They grow up so fast, don’t they?
It doesn’t feel all that long ago that we were ushering in the newest crop of Xfinity Series rookies to some of NASCAR’s elite teams, and welcoming back veteran drivers for a run at the title.
In 2023, the playing field will look a lot different than in past years. 2022 series champion Ty Gibbs is headed to the Cup Series to wheel the new 54 car for Joe Gibbs Racing, runner up Noah Gragson joins Petty GMS full time after running a partial schedule for Kaulig Racing in the Cup Series during 2022. Fifth place points finisher A.J. Allmendinger returns to the Cup Series full time after going “Trophy Hunting” the past few seasons with Kaulig and spot starts in the Cup Series including a win at Indy in 2021.
While we say goodbye to a good chunk of the wins in the series the past few seasons, there are still a good number of veterans and old faces in new places this season ahead. We will also see a new crop of rookies who have moved up from various series. While we’re still more than eight weeks away from the green flag at Daytona, it won’t hurt to look ahead. Here’s a way too early look at the possible Championship Four, and one more driver who may just miss out on the festivities.
Choosing Allgaier to be in the Championship Four sort of feels like a cop out in a way. Justin finds his way into the playoffs with consistency each year. Since 2017, his points finishes are third, third, seventh, fourth, second, fifth and third. He’s a former regular season champ, and while the competition gets younger, the 36 year old has plenty of gas left in the tank to make a few more runs. What prevents me from calling him a frontrunner is closing out with good momentum in Phoenix. Since the championship race moved to Phoenix in 2020, his average finish in the race is 5.6. While that’s a great average, the champions of the past two seasons won the race to claim the title both times.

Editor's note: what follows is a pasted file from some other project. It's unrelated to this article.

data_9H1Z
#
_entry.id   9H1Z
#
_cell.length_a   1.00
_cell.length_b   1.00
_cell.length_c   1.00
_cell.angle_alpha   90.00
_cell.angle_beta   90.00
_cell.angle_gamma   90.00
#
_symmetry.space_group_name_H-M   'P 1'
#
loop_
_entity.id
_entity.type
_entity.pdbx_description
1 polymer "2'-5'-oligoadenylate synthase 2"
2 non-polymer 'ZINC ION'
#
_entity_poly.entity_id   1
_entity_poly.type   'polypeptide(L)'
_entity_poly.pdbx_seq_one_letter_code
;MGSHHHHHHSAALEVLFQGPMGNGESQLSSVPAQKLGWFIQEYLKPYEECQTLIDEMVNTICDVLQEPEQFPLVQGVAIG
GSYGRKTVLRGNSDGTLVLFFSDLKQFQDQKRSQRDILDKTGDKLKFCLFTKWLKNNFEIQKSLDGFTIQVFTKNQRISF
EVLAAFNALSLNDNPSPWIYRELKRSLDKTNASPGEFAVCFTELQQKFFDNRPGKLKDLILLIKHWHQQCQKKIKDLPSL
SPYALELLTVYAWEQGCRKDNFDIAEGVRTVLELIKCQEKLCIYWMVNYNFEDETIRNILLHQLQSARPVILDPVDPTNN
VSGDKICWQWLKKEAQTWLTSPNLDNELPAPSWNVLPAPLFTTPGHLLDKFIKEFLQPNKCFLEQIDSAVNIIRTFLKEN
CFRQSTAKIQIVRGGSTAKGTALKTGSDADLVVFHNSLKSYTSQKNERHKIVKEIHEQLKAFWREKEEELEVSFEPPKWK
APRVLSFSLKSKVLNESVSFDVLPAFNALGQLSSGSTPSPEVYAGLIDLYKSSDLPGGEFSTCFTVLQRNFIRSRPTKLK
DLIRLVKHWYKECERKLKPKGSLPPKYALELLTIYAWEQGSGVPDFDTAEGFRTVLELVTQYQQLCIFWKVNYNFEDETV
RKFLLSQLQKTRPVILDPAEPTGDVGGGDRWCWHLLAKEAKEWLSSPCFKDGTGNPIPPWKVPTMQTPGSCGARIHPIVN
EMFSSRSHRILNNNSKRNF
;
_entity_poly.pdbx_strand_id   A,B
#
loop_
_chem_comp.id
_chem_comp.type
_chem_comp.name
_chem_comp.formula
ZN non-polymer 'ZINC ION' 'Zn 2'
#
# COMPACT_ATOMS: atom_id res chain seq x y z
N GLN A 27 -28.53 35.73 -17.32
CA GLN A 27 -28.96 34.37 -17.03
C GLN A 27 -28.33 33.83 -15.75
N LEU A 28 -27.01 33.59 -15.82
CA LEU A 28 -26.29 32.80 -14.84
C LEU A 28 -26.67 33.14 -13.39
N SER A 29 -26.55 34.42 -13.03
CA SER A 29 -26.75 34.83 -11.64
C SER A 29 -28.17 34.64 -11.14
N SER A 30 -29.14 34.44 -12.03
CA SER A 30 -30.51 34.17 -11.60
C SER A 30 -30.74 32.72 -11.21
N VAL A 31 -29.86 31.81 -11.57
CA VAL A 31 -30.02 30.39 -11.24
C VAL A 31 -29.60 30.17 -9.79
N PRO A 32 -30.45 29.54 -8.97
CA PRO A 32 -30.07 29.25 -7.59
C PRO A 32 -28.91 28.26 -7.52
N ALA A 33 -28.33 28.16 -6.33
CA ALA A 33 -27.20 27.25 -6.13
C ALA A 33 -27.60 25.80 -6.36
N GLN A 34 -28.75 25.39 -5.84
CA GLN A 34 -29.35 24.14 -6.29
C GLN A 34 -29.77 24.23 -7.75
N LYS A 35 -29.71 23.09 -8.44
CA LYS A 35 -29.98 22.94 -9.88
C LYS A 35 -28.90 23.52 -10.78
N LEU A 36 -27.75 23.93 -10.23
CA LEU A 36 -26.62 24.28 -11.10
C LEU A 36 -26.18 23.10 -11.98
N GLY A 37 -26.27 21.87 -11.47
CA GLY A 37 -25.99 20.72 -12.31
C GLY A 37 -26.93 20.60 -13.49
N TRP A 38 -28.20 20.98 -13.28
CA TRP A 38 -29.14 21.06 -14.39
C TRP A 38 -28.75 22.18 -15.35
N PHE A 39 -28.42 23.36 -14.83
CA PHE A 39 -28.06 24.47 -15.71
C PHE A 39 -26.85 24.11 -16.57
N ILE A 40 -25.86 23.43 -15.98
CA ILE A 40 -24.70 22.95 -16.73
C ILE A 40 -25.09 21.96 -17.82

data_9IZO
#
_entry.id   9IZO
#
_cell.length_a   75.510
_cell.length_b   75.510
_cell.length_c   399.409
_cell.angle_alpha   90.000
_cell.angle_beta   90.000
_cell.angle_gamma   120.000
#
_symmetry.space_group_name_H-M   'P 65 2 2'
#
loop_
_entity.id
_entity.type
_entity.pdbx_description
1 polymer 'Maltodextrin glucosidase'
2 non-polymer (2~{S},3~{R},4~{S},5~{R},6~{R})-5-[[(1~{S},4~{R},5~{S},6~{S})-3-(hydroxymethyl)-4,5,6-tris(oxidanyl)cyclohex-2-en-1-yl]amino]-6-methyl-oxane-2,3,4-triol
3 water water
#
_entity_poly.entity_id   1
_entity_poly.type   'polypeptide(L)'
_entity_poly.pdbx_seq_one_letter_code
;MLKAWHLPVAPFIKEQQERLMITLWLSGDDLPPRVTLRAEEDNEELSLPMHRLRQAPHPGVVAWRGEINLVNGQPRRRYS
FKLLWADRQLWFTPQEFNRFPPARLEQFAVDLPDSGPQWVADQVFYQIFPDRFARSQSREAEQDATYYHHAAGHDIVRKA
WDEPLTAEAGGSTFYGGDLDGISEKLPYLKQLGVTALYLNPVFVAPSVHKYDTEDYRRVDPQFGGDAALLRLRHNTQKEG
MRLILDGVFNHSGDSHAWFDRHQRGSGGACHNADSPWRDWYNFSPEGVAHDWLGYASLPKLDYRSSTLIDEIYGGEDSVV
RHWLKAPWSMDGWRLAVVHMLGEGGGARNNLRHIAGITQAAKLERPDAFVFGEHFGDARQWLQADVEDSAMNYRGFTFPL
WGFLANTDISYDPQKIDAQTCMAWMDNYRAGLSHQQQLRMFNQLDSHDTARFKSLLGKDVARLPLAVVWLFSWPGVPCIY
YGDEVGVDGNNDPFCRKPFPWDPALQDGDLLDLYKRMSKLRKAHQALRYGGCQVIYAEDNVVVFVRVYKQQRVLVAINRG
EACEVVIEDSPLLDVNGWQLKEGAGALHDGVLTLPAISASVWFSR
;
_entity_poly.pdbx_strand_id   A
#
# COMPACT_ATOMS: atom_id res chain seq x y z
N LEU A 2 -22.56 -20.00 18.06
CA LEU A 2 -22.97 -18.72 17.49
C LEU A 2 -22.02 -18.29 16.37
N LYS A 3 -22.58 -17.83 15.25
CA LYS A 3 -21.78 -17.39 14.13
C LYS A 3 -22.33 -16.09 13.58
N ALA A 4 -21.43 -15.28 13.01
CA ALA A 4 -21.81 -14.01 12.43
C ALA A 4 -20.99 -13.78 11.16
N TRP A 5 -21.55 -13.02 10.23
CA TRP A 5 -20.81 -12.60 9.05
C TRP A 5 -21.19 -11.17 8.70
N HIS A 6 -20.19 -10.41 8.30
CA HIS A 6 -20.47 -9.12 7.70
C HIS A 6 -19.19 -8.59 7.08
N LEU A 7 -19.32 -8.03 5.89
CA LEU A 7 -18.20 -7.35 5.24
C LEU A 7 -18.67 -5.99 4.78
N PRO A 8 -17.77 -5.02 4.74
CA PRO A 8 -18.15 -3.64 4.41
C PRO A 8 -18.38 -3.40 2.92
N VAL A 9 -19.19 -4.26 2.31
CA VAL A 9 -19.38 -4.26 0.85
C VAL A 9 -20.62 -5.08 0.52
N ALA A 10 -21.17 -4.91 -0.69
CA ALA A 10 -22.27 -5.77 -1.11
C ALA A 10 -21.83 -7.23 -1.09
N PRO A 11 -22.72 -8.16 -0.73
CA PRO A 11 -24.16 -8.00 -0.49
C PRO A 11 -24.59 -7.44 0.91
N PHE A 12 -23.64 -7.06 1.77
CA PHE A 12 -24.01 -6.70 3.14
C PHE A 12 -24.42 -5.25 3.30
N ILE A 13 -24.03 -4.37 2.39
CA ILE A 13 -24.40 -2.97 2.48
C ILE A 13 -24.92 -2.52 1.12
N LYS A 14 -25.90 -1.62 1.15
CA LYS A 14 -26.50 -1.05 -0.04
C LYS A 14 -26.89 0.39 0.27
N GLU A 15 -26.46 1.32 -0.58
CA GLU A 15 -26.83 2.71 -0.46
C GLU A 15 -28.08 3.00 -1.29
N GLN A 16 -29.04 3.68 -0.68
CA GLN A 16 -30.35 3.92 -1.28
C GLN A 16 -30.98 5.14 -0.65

Jones finds himself in a new seat for 2023 after spending the last seven seasons driving for Joe Gibbs Racing. He has the task of taking over the seat that was occupied by Noah Gragson for the last four seasons, including a runner up finish in the championship in 2022 to go along with eight wins. Jones found himself within a lap of the Championship Four, but was taken out at Martinsville by race winner and eventual series champ Ty Gibbs. I feel as if the switch to Jr Motorsports and Chevrolet will benefit Jones, as he was never presented as the main focus at Joe Gibbs Racing. While he’ll have to contend with other stars over at JRM such as Berry and Allgaier, it doesn’t mean he can’t shock the world and find himself in a position to challenge for that title. Jones will have to clean up his average finish stats by a wide margin this season if he has any plans on being on that stage at the end of the Phoenix race, as his average finish since going full time in Xfinity in 2016 is 15.1.
John Hunter Nemechek